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Inhalant use by eighth graders in Fairfax County is three times higher than 12th graders, and almost twice the national average, according to the newly released Fairfax County Youth Survey for the 2012-13 school year.

According to the National Institute on Drug Abuse, abusers of inhalants breathe them in through the nose or mouth in a variety of ways, often called “huffing.” They may sniff or snort fumes from a container or dispenser such as a glue bottle or a marking pen, spray aerosols such as computer cleaning dusters directly into their nose or mouth, or place a chemical-soaked rag in their mouth. Abusers may also inhale fumes from a balloon or a plastic or paper bag. Although the high produced by inhalants usually lasts just a few minutes, abusers often try to prolong it by continuing to inhale repeatedly over several hours.

According to the FCPS Youth Survey, five percent of eighth-graders interviewed admitted to using inhalants within the last 30 days, as opposed to only 1.4 percent of 12th graders.

“There may be a logical reason for that,” said Mary Ann Panarelli, director of Fairfax County Public Schools Intervention and Prevention Services. “Eighth-graders who are inclined to get high have far less access to illegal drugs or alcohol than high schoolers, so they may experiment with household items that are readily available to them. As they get older, they may move on to more effective methods.”

But not all may survive the experiment.

According to the National Institute on Drug Abuse, liver and kidney damage, hearing loss, bone marrow damage and brain damage can all be long-term effects of using inhalants.

Huffing can even be lethal the first time. Sniffing highly concentrated amounts of the chemicals in solvents or aerosol sprays can directly cause heart failure within minutes. This syndrome, known as “sudden sniffing death,” can result from a single session of inhalant use by an otherwise healthy young person, the National Institute on Drug Abuse reports.

According to the Substance Abuse and Mental Health Services Administration, new users ages 12-15 most commonly abuse glue, shoe polish, spray paints, gasoline, and lighter fluid. Other common inhalants are air fresheners or room odorizers known as “rush,” correction fluid, degreasers, cleaning fluids and nitrous oxide in whipped cream dispensers known as “whip-its.”

The FCPS Youth Survey results show that across all grades surveyed, girls in Fairfax County are more likely than boys to abuse inhalants overall (3.1 percent vs. 2.7 percent respectively) and ethnically, Hispanics top the percentage chart at 4.9 percent vs. 2 percent for whites.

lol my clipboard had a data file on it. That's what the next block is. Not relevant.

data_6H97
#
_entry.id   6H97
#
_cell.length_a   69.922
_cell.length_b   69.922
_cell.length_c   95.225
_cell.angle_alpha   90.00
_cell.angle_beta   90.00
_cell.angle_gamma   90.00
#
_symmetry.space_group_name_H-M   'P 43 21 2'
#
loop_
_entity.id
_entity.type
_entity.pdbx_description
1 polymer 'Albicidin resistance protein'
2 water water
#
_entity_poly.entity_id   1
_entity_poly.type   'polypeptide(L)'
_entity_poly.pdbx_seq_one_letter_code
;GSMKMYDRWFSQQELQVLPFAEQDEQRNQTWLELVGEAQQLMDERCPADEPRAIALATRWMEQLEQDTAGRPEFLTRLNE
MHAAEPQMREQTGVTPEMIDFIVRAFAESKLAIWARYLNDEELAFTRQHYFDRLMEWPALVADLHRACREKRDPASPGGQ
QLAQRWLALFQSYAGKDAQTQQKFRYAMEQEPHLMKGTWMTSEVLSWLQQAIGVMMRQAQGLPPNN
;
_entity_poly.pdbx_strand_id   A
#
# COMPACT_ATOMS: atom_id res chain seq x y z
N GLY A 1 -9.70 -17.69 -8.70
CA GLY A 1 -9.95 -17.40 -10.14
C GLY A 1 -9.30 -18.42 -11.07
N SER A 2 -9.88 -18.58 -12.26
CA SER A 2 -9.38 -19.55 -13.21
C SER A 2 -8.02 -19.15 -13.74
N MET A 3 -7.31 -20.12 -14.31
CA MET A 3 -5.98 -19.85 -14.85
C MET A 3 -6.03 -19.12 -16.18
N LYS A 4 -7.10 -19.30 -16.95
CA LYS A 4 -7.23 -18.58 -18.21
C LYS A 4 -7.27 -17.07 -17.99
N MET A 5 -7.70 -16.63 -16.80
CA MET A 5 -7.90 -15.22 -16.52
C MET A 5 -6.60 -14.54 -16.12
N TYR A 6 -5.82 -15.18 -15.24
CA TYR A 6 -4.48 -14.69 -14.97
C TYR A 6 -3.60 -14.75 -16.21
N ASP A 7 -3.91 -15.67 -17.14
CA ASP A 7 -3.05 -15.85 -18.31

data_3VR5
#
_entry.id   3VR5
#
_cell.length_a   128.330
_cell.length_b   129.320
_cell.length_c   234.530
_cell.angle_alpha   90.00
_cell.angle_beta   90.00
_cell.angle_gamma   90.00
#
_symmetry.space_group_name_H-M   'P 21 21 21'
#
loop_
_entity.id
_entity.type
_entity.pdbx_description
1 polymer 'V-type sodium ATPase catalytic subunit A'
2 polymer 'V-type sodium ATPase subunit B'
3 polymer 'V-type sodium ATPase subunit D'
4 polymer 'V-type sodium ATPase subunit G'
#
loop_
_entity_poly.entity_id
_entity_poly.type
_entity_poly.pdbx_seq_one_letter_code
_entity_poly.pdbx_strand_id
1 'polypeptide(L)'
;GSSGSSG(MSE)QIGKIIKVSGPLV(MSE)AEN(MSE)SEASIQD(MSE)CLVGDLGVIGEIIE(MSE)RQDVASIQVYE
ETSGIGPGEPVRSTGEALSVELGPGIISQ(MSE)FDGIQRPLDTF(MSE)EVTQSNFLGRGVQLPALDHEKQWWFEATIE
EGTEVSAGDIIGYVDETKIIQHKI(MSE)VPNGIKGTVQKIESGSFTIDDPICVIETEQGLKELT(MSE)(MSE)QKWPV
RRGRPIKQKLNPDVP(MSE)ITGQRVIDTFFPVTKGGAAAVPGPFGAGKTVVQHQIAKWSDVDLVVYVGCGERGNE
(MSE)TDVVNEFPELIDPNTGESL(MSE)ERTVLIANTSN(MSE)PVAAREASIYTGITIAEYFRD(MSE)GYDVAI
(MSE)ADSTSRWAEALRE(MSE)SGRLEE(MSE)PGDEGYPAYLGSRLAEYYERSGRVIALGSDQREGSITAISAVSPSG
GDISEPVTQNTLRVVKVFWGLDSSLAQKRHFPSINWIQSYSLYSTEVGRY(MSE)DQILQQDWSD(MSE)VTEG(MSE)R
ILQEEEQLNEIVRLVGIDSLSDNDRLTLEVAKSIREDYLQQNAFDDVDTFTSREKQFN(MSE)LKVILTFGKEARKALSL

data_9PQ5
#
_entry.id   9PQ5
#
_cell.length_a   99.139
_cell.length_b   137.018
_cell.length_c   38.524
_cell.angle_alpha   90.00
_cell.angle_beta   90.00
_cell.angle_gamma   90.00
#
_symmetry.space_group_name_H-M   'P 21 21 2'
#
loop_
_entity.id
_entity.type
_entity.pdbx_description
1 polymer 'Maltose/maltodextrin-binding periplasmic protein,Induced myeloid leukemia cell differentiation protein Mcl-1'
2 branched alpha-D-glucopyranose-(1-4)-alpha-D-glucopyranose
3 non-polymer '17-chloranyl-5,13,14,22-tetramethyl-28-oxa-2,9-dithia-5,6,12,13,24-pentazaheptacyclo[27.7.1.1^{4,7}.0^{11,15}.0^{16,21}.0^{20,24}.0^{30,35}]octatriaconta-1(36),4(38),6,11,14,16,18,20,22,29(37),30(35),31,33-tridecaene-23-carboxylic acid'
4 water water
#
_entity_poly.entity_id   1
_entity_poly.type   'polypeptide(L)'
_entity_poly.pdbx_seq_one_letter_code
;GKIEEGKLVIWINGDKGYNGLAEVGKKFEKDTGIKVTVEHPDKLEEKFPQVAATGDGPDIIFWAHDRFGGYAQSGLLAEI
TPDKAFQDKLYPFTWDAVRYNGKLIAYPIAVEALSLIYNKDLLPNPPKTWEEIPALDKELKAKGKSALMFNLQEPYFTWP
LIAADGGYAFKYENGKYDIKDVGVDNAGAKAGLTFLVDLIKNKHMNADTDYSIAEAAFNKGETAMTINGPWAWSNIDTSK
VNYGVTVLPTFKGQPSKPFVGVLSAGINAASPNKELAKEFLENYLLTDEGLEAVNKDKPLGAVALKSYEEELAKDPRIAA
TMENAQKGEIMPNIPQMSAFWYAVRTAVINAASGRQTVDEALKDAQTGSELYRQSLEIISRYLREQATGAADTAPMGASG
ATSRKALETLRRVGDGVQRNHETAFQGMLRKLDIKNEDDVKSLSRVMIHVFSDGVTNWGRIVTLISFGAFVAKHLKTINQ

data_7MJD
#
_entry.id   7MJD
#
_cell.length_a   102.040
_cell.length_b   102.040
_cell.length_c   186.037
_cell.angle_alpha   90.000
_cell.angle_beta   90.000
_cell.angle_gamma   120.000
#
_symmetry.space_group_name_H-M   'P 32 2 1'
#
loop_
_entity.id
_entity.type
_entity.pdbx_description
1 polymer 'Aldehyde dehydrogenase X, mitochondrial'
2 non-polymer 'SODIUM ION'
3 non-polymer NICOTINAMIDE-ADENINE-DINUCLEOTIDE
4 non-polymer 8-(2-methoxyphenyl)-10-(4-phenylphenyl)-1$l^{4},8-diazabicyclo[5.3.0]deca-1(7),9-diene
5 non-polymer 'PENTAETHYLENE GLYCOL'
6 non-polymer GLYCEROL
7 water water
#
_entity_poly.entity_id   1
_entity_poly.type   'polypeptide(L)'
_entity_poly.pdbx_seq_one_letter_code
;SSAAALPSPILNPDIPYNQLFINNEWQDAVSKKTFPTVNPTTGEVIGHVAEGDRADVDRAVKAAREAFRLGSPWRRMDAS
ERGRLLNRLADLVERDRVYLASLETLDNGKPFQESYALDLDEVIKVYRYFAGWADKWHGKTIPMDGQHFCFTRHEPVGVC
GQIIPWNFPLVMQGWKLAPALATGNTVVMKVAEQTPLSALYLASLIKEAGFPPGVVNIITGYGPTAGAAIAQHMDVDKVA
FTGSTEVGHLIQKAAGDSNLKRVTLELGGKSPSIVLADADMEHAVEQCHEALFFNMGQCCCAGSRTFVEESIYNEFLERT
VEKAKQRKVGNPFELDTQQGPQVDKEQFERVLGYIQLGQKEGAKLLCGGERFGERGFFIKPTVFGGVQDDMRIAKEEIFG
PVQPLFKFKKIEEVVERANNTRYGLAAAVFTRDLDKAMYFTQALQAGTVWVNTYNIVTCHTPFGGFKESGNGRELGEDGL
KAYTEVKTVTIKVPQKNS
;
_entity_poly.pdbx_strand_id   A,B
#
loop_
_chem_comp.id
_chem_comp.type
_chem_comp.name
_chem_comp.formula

“I suspect that girls are much less likely to break the rules,” said Panarelli. “That might explain why those seeking to get high may try inhalants, which are not considered controlled substances and therefore not technically illegal. In terms of Hispanics, we unfortunately have seen that group engaging in risky behaviors across the board.”

According to the National Institute on Drug Abuse’s Monitoring the Future study, 2.7 percent of eighth-graders nationwide admitted to using inhalants within the past 30 days, as opposed to the 5 percent of eighth-graders reporting inhalant use in Fairfax County.

Panarelli said she was not sure what factors exist in Fairfax County for that figure to be nearly twice the national average, but said that a FCPS program called “Three to Succeed” based on the Youth Survey analysis shows that having just three “assets,” such as having high personal integrity, performing community service, having teachers recognize good work, participating in extracurricular activities and having parents and other adults to talk to, dramatically reduces risk behaviors such as inhalant use.

“Young people in Fairfax County report positive influences from the people and other assets in their lives,” she said. “Though there are obviously disparities that make it more challenging for some.”

gmacdonald@fairfaxtimes.com